And, I consider this model to also be a tribute to Pikes Peak. Like most everyone who has ever had a racing affiliation with The Mountain, I love it. I was hooked on it the first time I participated in the event and I've loved it ever since. 

There is nothing more exhilarating than getting up at 3:00 a.m. and being on The Mountain by 4:00 a.m. to begin race preparations in the clear, clean and nippy mountain air, waiting - anticipating - the sunrise so things can get GOING!  Wonderful memories.

Phil, you're not wrong about the weight shift and other dynamics and physics that make racing on Pikes Peak unique. The insight Bobby Unser provided the GM engineers was eye-opening to them. With their training, experience, product-knowledge, and vast resources they were blown away by the unique experience of the Toronado as a successful race car. Bobby gave them some invaluable advice and it led directly to the Sanborn Toronado's win.

Jim, guts?  You bet. That race is truly unique and it played out on (back in the days) on a gravel road with no guard rails! There are 156 turns on the race course, many of them sheer drops on one side. There was a turn we called "Blue Sky Corner." As you raced through that left bender at speed, there was nothing visible on your right. It was a sheer drop of hundreds of feet - no guard rail, no foliage, no trees you could see above the edge of the road. The legend had it that if you ran off Blue Sky Corner, your engine would burn up all your fuel and starve out before your car would hit bottom. It was a LONG way down!! One year, Bobby Unser, Jr. tested the theory. Fortunately he only dropped about 75-100 feet before a large pine tree's huge upper boughs caught him/his car like an infield fly.  Still, remember: 75-100 feet is the equivalent of a 7-1/2 to 10 story building.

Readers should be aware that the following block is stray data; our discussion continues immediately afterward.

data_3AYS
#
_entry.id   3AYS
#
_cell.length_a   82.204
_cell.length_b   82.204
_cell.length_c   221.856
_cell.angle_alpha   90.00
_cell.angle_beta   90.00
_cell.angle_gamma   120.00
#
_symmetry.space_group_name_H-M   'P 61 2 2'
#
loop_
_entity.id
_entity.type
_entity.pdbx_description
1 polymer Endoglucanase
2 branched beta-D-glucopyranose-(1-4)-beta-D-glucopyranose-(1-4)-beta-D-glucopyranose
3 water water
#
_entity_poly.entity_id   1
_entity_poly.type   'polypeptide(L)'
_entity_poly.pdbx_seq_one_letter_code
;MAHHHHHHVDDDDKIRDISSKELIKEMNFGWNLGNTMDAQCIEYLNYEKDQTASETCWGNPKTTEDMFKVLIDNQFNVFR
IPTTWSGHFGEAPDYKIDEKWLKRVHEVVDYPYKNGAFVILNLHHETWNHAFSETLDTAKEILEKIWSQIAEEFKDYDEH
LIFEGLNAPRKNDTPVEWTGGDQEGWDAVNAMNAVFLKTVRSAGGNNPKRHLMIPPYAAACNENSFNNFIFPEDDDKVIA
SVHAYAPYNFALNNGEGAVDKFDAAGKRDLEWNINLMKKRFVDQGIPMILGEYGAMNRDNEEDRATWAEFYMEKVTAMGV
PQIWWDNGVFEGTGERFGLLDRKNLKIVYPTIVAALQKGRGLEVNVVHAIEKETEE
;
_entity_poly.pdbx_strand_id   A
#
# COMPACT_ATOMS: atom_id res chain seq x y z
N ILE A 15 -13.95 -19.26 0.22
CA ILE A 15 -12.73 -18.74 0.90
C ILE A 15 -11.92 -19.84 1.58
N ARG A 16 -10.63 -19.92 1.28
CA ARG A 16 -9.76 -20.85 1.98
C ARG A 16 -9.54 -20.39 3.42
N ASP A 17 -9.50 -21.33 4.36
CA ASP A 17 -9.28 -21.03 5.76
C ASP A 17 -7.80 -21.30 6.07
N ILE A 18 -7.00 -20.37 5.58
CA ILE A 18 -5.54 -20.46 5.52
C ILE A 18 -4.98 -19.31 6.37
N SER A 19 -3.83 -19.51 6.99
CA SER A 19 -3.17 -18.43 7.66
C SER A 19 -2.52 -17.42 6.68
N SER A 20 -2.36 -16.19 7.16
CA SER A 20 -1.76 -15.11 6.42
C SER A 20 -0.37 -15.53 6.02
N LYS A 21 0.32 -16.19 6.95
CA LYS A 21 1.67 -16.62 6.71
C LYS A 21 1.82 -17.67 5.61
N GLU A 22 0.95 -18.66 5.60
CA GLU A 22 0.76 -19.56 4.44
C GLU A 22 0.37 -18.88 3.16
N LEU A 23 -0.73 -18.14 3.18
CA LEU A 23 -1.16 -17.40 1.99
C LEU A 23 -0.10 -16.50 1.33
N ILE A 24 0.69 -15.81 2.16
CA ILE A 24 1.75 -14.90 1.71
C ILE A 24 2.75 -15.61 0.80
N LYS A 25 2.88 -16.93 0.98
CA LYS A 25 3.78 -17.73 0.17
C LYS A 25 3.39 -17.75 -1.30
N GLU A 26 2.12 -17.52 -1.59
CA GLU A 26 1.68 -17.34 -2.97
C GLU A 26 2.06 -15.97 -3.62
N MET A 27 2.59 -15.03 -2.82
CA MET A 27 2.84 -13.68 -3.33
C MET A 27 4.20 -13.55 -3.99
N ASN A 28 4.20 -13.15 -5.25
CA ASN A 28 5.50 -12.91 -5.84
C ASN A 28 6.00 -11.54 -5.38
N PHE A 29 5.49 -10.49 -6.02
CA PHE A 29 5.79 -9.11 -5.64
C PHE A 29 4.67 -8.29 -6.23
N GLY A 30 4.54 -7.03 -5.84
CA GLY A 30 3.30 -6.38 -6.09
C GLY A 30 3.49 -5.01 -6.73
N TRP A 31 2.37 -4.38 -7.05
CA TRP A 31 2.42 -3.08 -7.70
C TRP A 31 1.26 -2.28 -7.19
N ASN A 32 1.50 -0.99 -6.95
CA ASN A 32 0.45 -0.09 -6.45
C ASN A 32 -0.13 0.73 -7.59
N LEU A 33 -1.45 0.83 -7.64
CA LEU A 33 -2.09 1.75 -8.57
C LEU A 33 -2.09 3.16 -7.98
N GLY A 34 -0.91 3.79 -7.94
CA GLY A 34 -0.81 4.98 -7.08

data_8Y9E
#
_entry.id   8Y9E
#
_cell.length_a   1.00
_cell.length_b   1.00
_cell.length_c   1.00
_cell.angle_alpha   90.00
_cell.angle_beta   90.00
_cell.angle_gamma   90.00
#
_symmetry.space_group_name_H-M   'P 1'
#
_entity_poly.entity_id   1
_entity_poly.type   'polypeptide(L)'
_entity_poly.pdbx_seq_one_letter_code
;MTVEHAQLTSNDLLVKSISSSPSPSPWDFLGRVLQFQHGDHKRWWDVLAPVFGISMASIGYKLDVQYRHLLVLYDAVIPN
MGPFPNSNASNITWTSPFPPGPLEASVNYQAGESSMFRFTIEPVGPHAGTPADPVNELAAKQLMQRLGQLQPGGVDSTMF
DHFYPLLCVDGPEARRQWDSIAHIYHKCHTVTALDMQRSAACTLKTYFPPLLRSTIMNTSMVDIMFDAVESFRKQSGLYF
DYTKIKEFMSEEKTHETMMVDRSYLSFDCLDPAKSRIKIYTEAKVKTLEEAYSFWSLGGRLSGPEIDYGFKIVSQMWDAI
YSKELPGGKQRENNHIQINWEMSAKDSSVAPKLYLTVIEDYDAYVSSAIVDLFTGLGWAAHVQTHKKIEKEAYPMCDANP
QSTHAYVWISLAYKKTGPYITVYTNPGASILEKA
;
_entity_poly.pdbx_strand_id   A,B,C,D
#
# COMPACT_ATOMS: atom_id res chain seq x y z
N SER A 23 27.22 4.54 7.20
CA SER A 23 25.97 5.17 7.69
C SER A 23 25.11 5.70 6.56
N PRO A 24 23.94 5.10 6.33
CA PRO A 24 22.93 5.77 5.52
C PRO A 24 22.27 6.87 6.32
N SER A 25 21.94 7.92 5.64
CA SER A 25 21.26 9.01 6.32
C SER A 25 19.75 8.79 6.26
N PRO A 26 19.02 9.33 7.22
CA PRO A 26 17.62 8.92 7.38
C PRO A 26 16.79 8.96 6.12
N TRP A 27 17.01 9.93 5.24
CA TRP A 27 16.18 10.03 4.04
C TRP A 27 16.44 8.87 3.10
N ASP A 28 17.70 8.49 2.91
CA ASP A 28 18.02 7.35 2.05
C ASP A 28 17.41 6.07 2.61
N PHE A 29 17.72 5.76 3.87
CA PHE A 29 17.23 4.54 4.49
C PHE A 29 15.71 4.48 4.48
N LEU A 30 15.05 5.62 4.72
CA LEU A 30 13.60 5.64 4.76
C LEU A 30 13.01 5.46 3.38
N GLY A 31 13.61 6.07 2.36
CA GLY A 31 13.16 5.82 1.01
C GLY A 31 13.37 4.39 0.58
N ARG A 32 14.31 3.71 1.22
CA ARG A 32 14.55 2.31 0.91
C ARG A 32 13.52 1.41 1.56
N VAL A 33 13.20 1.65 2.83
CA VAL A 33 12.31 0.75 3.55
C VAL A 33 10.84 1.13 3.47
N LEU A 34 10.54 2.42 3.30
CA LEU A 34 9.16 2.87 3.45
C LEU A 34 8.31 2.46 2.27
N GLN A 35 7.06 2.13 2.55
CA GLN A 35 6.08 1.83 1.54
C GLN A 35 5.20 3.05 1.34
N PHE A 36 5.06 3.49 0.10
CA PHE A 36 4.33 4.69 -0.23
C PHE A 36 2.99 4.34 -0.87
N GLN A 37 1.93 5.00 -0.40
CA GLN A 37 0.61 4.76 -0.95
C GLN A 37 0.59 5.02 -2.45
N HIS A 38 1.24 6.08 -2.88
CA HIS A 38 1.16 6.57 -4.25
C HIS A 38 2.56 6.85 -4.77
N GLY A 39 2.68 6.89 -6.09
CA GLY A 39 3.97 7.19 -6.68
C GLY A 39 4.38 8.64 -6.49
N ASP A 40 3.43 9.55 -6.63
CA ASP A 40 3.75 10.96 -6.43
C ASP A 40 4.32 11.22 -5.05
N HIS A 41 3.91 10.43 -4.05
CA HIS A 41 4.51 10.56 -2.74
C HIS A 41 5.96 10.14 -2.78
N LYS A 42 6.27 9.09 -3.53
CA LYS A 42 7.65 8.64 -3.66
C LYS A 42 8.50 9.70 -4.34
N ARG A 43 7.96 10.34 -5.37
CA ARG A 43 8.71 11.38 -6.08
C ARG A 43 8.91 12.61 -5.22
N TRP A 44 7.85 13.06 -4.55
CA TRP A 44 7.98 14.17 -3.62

Stef, thanks for your comments. I'll have to consider that. I'm just selfish enough that I kinda like being able to look at it every day. But, I'm not gonna live forever . . . there may be a bequeath in the cards.

Thank you all!!

-danno-

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Edited by Danno
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Hey, Charlie!  

Thanks for the comments.  

The other gluebomb I snagged was an AMX. Unusual, but I just couldn't find inspiration for it, so it is still waiting patiently for its turn.

The Toronado wasn't in terrible shape, but it had a thick coat of gold paint and the wrong wheels. Some of the guys in my club came through with a set of correct wheels.

This is what the Toronado looked like when I acquired it.

 

Toronado As Is 1.jpg

Toronado As Is 2.jpg

 

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Edited by Danno
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On 1/10/2021 at 12:56 AM, Danno said:

Stef, thanks for your comments. I'll have to consider that. I'm just selfish enough that I kinda like being able to look at it every day. But, I'm not gonna live forever . . . there may be a bequeath in the cards.

Thank you all!!

-danno-

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Ha ha, @Danno. I'm sure they'd be happy with a few pictures along with a lovely essay/poster/card (and I could certainly volunteer to assist with the design/layout), until such a time as you'd like to bequeath anything. Maybe they'd even put it up on their website. I did see a lot of galleries there; who knows.

Are there any other Pike's Peak cars you've done, or would like to replicate? You could end up with your very own starting grid!